If ever you find yourself staring down the glaring lights of a paparazzo’s lens or find yourself chatting it up with a pesky Hollywood reporter at your first movie premiere, don’t say anything political or controversial. By doing this you are only out to ruin your first big night, which might very well end up being your last.
And even while you’re palms are sweaty and the glaring lights from the paparazzi are so bright they could bore a hole right through the back of your skull, it is always wise to down play any talks of awards, nominations; no one likes a braggart.
Here are five other things to avoid saying at your first movie premiere:
1. Avoid falling for reporters’ tricks: keep all focus on the movie
There is no news like bad news and media outlets are constantly on the prowl for scandalous headlines that sell their magazines or grant exclusives to their television programs. Don’t give them any; you are there to promote a movie. Therefore, do not allow a pesky reporter to shift focus from the movie by revisiting any alleged rift between cast mates, any other problems that might have occurred during filming or any alleged romantic interests. Play down the issue and quickly return to promoting the movie.
2. Avoid saying you have no new project: you always have a next project
Think like a Hollywood agent; think like Entourage’s Ari Gold. In the event that a reporter asks what your next project is and you do not have one: do not say so. Rather, just say that you are reading a few scripts and never say what scripts they are. Be coy and keep them wanting more! You should say that you are reading scripts because you never want to promote the idea that nobody else is interested in hiring you after your first movie. Studio bosses and casting agents who hear of offers to you will view you as a viable option for their movie because other persons are competing for your time and talent.
3. Avoid looking unprofessional
It is not often that a first time actor is blessed with a great or even a good movie. Therefore, if you are less than enthusiastic about the quality of film in which you are in, do not let a reporter know that the movie is not good. Take for example Bernie Mac’s promotion of Ocean’s 12. He promoted it well on the red carpets and in promotional interviews. However, he later jokingly confessed on one of NBC’s late night talk shows, that Ocean’s 12 was so bad that when he watched it on DVD at home, he walked out of his own house! Commit to your project.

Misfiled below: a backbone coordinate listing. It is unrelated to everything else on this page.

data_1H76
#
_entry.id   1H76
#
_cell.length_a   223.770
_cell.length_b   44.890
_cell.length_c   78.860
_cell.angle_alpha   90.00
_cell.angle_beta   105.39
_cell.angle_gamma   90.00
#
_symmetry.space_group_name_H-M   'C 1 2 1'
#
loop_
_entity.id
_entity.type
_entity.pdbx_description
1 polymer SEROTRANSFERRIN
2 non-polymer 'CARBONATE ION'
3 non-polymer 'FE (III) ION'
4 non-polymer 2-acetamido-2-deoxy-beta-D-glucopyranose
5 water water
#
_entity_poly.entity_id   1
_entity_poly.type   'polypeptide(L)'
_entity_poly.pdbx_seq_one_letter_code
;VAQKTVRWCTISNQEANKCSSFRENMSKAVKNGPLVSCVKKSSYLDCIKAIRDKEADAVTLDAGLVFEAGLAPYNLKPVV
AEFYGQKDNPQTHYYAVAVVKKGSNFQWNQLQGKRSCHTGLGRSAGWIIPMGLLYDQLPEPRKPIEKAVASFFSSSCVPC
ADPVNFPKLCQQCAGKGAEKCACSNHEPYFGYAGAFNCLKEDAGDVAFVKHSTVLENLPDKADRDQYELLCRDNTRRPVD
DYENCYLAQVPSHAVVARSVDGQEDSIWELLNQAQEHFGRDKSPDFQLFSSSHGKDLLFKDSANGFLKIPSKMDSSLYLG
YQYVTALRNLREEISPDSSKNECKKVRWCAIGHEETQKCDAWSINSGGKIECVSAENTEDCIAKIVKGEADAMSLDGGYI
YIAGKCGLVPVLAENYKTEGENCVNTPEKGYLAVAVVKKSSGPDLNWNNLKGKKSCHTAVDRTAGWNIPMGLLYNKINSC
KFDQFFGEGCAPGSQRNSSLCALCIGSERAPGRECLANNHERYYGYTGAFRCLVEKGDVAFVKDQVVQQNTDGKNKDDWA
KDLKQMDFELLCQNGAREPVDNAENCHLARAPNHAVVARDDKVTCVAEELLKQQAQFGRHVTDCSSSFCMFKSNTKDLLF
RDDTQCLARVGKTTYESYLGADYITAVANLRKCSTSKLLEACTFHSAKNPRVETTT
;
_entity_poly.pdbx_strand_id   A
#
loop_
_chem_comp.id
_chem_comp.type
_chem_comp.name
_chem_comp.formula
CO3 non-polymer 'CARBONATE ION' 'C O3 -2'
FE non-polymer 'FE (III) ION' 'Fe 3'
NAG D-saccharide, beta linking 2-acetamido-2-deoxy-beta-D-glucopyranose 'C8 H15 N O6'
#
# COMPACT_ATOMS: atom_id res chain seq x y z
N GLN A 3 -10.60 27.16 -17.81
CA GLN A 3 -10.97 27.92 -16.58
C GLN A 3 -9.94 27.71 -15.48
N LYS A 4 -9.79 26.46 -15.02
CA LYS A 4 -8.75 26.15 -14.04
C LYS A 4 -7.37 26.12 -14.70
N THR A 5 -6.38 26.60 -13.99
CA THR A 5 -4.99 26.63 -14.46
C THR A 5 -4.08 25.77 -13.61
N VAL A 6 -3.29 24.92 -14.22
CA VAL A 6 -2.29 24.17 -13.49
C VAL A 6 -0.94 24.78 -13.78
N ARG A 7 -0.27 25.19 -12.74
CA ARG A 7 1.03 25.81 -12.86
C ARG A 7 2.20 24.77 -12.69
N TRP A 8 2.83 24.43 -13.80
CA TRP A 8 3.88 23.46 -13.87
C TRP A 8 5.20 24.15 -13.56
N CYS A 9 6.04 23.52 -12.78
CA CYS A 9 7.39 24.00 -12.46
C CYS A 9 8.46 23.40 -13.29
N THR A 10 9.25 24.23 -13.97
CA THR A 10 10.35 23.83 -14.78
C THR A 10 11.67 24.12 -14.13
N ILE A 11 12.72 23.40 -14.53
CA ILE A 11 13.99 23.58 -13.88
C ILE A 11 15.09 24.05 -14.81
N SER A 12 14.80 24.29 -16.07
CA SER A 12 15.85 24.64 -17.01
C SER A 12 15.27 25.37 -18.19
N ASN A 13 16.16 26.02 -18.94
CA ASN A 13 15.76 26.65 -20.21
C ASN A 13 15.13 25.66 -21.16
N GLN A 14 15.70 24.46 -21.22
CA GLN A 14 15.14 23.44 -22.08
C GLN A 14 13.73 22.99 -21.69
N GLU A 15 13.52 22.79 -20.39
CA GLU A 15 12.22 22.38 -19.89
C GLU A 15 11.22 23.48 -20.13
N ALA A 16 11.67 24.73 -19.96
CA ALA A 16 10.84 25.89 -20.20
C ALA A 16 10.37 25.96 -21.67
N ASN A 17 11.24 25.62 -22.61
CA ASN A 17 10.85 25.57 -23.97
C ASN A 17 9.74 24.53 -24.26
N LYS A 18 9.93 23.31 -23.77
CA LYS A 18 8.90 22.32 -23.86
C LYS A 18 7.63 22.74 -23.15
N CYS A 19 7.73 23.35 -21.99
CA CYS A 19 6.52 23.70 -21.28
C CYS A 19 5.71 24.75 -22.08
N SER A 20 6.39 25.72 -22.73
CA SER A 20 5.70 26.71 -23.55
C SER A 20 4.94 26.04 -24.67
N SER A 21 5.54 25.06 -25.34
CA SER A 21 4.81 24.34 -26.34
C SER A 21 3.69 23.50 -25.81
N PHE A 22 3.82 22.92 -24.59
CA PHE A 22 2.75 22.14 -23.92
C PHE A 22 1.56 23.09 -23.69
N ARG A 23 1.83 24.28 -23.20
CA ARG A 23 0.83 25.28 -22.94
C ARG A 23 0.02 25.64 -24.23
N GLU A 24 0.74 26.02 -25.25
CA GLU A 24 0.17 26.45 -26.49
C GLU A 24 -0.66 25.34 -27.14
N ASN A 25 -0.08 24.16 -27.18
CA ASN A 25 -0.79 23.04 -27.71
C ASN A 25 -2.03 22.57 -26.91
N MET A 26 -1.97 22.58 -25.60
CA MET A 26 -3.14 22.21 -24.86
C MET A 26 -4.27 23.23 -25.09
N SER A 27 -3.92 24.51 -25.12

4. Avoid giving away the plot
An accidental slip of the tongue can happen to anyone, even the most experienced actor. A first timer at a movie premiere is sure to be nervous. Nervousness and anxiety open doors to many public blunders. Make sure you know how much you are allowed to say. No one likes a spoiler.
5. Avoid looking like an idiot: get your facts straight
Avoid appearing on your first red carpet as the dumb actor who does not know what should be known. It is important to know some of these things:
a) The location where the movie was filmed, not just the country and the city but the small town. This is important in case a reporter asks how accommodating the locals were during filming or how was it like filming in a specific town.
b) The name of your screenwriter. Give the writers their due. Credit should not only be given to the director you feared would fire you every day.
c) The name of the novelist and book if your movie is an adaptation from a novel. Read the book, so if you have to make comparisons between the book and the movie you will sound credible, smart and professional.